People's Democracy

(Weekly Organ of the Communist Party of India (Marxist)


No. 23

June 06, 2010




Literacy Promoters Parliament March

Evokes Good Response


P Jayarajan



KERALA Saksharatha Prerak (Literacy Promoters) Association had organised a parliament march demanding the allocation of sufficient central funds for continuing the education programme in Kerala. The march to the parliament also demanded the withdrawal of the direction of the national literacy mission to put an end to the services of the literacy promoters in the state. The leaders of the association including P Karunakaran MP, P Jayarajan and C P Narayanan also met and discussed with D Purandeswari, minister of state for human resource development on the significant questions that the continuing education programme in the state confronts.


The central government has allocated Rs 6,000 crore for the non-formal education during the eleventh plan period. This is a big increase while compared with Rs 1200 crore allocated during the 10th plan period. On the basis of this fact, the government of Kerala has demanded the central government to allocate at least Rs 100 crore for non-formal education sector in the state. This amount is in fact a meagre amount which is less than 2 per cent of the total allocation. Without considering these facts, the central government has neglected the Kerala state’s demand and restrained to sanction any amount for the non-formal education. Above all, the central government also directed the state saksharatha mission (literacy mission) to shut down all continuing education centres throughout Kerala and to stop the service of all saksharatha preraks, voluntary workers and other activists oriented towards the objectives of continuing the education programme


‘Sakshar Bharathi’ which was declared by the president of India is a national programme that aims to school the illiterates. The program aims to educate 365 selected districts of our country having female illiteracy rate of more than 50 per cent by considering each district as a unit.  Hence it is clear that the state of Kerala which had accomplished the target of complete literacy will not be benefited by this programme. In April 1991 itself, Kerala was declared as a complete literacy state as a result of the intensive efforts of the people’s literacy movement. At that juncture 12, 21,695 persons were declared as literate. Such a dream of complete literacy has materialised because of the relentless efforts and voluntary services of almost 3.5 lakhs of activists.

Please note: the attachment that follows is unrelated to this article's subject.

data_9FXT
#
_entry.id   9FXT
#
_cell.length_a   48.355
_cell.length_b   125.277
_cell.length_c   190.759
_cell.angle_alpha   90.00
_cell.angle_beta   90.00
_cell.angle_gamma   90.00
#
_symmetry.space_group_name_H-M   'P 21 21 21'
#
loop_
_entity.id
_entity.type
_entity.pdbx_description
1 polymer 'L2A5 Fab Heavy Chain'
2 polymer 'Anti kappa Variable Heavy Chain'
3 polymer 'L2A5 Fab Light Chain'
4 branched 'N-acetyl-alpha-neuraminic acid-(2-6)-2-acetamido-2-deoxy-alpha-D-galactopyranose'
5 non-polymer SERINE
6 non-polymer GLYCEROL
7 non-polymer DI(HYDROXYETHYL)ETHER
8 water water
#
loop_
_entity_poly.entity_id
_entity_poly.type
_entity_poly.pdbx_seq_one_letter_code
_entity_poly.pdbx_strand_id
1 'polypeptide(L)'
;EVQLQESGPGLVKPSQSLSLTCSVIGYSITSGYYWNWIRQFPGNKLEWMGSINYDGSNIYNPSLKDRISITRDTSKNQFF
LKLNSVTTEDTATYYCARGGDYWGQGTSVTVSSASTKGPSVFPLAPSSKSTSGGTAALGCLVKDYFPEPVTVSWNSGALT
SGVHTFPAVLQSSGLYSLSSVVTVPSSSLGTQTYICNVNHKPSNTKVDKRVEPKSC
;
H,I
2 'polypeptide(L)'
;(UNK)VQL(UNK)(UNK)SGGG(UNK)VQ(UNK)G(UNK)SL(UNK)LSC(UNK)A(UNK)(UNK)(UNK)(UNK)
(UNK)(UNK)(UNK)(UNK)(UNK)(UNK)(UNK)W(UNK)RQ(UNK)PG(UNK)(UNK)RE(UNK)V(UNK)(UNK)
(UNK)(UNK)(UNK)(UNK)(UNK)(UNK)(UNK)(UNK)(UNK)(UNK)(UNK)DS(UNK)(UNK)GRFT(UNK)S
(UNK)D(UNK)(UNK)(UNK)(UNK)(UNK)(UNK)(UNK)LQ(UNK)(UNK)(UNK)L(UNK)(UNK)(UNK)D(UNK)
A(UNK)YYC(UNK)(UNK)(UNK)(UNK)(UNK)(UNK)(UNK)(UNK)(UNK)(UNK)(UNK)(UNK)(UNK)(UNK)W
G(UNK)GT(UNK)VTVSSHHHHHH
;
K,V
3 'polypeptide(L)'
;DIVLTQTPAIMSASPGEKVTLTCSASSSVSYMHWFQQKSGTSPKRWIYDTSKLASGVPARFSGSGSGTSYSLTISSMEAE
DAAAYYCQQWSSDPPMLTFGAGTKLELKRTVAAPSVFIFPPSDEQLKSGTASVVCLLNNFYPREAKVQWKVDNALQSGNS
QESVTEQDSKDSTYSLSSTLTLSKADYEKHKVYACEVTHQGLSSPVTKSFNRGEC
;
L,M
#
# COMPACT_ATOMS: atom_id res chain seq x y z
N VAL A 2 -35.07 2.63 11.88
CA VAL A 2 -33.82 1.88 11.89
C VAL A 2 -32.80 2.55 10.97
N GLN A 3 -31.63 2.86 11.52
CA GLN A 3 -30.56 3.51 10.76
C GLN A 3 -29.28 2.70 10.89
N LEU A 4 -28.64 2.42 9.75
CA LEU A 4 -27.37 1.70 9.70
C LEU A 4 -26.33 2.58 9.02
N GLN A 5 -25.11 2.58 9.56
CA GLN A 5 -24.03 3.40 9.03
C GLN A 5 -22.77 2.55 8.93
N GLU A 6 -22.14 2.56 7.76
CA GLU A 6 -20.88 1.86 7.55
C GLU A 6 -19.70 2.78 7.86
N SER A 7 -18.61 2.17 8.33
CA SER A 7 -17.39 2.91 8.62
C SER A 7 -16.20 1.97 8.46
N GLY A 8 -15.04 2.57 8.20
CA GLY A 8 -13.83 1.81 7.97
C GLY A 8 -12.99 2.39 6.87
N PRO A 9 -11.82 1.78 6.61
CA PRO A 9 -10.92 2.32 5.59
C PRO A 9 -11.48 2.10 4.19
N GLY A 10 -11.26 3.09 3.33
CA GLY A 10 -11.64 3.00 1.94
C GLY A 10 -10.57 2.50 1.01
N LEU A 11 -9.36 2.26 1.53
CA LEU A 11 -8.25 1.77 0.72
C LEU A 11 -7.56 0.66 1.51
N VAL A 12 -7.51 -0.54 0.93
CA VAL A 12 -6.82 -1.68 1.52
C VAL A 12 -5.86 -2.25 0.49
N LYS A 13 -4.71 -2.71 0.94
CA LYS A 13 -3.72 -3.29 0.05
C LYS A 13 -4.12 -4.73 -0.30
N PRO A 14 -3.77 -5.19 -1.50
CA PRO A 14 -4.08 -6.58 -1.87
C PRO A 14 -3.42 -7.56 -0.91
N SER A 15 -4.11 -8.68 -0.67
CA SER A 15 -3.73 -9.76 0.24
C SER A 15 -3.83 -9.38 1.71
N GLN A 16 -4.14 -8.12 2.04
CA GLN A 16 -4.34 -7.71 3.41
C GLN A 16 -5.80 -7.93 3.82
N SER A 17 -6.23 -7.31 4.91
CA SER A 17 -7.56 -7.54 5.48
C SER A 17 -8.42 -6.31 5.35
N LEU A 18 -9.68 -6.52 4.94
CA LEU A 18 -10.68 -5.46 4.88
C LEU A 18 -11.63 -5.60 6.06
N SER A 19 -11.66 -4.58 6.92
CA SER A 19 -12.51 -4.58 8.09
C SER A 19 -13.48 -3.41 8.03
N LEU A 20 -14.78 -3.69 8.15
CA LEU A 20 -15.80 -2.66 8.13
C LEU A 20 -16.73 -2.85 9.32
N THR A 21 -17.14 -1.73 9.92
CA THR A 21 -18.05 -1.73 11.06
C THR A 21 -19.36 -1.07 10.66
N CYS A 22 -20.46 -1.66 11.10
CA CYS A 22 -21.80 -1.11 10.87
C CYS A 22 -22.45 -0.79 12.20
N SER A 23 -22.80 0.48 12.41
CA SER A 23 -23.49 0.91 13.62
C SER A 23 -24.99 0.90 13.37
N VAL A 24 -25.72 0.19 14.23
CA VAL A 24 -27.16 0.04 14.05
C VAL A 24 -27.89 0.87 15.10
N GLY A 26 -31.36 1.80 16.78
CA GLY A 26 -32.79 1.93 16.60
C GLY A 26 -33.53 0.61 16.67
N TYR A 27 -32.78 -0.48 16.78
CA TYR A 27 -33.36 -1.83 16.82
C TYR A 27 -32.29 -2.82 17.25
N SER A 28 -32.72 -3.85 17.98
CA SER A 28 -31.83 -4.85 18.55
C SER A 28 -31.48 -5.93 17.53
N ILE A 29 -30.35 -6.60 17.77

The continuing of this education programme for neo literates later started in 1998. Equivalency Programme has been designed by Kerala State Literacy Mission to facilitate the neo literates to qualify themselves at par with those who finish formal education and has accordingly been  introduced in 2000 and hence 1,32,000 neo literates passed the fourth standard equivalency examination till date. As a result of this mission, about 23,000 and 62,854 literate people have passed the seventh standard and tenth standard equivalency examinations respectively. Even the prisoners from the jails of Kerala have benefited by this continuing education opportunity and they have scored good marks in the examinations. This task for neo literates to pursue their education could help Kerala to improve and develop its human resources. Presently, nearly three thousand literacy promoters (preraks) are working in Kerala. They are working on a very meagre remuneration. The present wages for promoters and assistant promoters are Rs 900 and Rs 700 respectively. National Literacy Mission has now directed to put an end to the services of these voluntary activists which is highly objectionable.


Presently there are nearly 70,000, 27,000 and 30,000 neo literates studying in the fourth, seventh and tenth grade equivalency examinations respectively. While the central government declined to allocate any financial assistance to the state, the LDF government in Kerala in its present budget had allotted Rs Eight crore for continuing this education programme. This budget allocation has extended a great relief to the state literacy mission to continue with their unrivalled effort.  The LDF government has decided to improve the functioning of state literacy mission effectively. The plan is to revise the literacy program as a lifelong activity. The efforts and support extended by the local self governing bodies to strengthen the education programme are commendable. Permanent building and infrastructure facilities for continuing the education centres are provided by these local self governing bodies.


Kerala after attaining total literacy is now developing such a remarkable achievement by strengthening the continuing education programme for the neo literates. But the central government instead of encouraging such an effort unfortunately punishes the state for realising total literacy target in advance compared to the other states.   It is the responsibility of the central government to assist the state government to take ahead the real goal of literacy “beyond letters”.  And thus   the central government has to make proportional allocations to the state to strengthen the true target of literacy.


(The writer is the president, Kerala Saksharatha Prerak Association and a member of the CPI(M) Kerala State Committee)